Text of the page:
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BIRDS OF LONG ISLAND.

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BY J. P. GIRAUD, JR.,

CORRESPONDING

MEMBER OF THE LYCEUM OF NATURAL HISTORY, NEW-YORK,
MEMBER OF THE ACADEMY OF NATURAL SCIENCES, PHILADELPHIA, &C.

NEW-YORK:

PUBLISHED BY WILEY & PUTNAM, 161 BROADWAY.
Tobitt's Print, 9 Spruce st.

1844.

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[Entered according to Act of Congress, in the year 1843, by J. P. GIRAUD, Jr., in the office of the Clerk of the Southern District of New York.]

INTRODUCTION.

The great expense attending works embellished with costly engravings, as well as the strictly scientific character of most works treating of Natural History, limits such subjects comparatively to the few. Frequent complaints of this nature have induced me to offer the present volume, with a view of placing within the reach of the "gunners," the means of becoming more thoroughly acquainted with the birds frequenting Long Island.

The additions all departments of Natural History are continually receiving, is evidence, that with however much zeal and energy the different branches have been pursued, and notwithstanding the praiseworthy exertions bestowed by those who have distinguished themselves in their various pursuits, still we find their labors are not so far complete as to leave nothing for their successors.

While the Botanist, Mineralogist, Entomologist, and Conchologist are enriching their cabinets, the Ornithologist is finding in our vast territory undescribed species. The "Journal of the Academy of Natural Sciences, Philadelphia," (1841,) contains an article giving the views of Dr. Bachman, relative to the course our Naturalists should pursue in the publication of American species viz. "that all north of the Tropic of Cancer twenty-three and a half degrees, should be called North America-the Tropics, Tropical or Central America--and south of the Tropic of Capricorn, South America." The large scope which our Zoology embraces, deters many persons from making collections, as they despair ever being able to complete them. I would therefore suggest to amateurs the propriety of commencing with a view of collecting such species as are to be found in their own district, taking the State or even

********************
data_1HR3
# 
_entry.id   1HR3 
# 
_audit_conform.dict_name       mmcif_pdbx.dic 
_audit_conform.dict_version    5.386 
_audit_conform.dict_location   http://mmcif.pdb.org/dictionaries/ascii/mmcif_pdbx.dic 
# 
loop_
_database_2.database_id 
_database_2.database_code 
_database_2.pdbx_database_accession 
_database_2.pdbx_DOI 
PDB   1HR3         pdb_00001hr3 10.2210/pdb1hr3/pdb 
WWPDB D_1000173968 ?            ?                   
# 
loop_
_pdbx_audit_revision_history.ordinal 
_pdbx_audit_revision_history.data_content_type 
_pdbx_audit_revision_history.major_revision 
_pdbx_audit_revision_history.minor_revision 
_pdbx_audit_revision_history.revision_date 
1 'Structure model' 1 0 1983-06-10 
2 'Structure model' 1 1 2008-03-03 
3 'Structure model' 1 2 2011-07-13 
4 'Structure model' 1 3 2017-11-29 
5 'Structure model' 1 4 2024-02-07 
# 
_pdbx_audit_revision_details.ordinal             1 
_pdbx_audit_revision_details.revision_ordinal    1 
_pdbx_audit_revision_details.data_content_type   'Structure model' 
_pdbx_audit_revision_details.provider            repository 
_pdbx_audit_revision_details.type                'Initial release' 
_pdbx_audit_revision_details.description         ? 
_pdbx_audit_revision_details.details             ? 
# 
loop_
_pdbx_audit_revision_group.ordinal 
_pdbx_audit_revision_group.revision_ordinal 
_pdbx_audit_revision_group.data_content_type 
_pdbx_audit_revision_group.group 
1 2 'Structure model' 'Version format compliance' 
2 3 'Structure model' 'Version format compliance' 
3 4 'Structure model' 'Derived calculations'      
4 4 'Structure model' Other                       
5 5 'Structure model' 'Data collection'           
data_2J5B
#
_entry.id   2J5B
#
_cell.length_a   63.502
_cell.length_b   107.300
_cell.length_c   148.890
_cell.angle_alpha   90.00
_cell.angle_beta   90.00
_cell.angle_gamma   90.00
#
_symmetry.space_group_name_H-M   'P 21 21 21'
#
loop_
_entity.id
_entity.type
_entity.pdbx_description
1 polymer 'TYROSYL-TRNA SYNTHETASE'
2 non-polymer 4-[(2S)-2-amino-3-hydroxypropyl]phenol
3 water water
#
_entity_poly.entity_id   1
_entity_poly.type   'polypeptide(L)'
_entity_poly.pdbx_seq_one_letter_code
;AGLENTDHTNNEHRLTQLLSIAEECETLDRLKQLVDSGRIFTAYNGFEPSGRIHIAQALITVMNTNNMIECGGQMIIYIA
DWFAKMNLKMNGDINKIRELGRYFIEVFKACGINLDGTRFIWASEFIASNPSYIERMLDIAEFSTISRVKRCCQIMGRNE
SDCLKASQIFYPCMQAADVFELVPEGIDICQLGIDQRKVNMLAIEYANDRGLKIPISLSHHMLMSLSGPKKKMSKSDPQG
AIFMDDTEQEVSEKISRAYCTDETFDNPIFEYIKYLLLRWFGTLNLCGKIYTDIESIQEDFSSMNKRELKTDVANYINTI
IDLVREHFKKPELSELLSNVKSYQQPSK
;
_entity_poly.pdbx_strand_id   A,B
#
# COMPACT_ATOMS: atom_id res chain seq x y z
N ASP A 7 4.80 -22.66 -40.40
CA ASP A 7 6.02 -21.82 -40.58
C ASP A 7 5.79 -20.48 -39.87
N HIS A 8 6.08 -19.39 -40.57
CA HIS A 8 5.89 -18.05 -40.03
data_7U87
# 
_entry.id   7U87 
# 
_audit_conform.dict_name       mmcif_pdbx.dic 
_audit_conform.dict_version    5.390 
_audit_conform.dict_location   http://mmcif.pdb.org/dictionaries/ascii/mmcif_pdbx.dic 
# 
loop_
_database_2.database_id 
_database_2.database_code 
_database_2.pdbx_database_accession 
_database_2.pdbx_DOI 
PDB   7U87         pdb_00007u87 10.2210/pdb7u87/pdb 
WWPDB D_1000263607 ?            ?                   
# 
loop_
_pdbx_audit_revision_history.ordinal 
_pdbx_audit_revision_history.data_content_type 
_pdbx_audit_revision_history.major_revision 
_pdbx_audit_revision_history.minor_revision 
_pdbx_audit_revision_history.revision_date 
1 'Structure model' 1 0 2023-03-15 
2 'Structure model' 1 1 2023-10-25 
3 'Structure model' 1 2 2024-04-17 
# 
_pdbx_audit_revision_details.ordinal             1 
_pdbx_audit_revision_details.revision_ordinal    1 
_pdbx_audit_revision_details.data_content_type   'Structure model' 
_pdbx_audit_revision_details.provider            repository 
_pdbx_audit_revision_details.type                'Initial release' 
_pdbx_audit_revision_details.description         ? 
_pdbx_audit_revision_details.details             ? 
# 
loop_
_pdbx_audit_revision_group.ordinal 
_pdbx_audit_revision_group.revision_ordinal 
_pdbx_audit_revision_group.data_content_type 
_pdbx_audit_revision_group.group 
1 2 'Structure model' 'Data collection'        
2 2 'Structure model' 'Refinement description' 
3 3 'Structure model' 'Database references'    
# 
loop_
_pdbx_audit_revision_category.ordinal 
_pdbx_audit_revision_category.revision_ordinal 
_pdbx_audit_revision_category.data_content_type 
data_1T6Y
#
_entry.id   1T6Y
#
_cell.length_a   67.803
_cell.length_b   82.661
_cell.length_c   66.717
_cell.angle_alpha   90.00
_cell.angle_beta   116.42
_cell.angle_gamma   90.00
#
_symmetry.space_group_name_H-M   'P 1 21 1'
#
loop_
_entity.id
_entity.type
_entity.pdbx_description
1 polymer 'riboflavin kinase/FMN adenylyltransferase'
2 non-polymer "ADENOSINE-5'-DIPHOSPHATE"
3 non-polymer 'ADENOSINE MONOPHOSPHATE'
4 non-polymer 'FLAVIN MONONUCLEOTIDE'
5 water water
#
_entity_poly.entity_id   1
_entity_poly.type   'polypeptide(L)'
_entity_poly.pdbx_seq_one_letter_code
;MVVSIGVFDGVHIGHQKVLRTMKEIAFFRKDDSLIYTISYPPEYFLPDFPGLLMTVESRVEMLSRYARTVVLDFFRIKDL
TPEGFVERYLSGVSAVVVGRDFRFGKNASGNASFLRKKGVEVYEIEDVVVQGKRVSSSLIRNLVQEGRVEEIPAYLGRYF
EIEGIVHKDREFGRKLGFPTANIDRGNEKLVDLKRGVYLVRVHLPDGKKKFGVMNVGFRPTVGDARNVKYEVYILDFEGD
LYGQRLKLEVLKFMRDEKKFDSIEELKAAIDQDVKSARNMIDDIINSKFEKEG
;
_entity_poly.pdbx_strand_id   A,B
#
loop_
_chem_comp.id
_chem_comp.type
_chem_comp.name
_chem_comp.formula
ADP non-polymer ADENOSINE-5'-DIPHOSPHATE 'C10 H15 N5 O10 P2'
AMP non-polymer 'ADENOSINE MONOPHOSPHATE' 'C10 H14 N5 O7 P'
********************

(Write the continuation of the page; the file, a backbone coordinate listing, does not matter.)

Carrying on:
the County in which they reside; pursuing this plan, they would be enabled to obtain such species of birds as visit their section, and also have an opportunity of studying their habits, which affords greater pleasure than labelling a dried skin, received from a distance. In this way I have no doubt that many interesting facts would be acquired relative to the migration and habits of many species of which at present we know but little; and it is highly probable that new species would be discovered even in those sections supposed to be thoroughly explored, leaving the remote regions to the taste and liberality of travellers, or to some adventurous spirit like Townsend, who enriched our Ornithology by discoveries made during his journey across the Rocky Mountains, and along the shores of the Columbia River.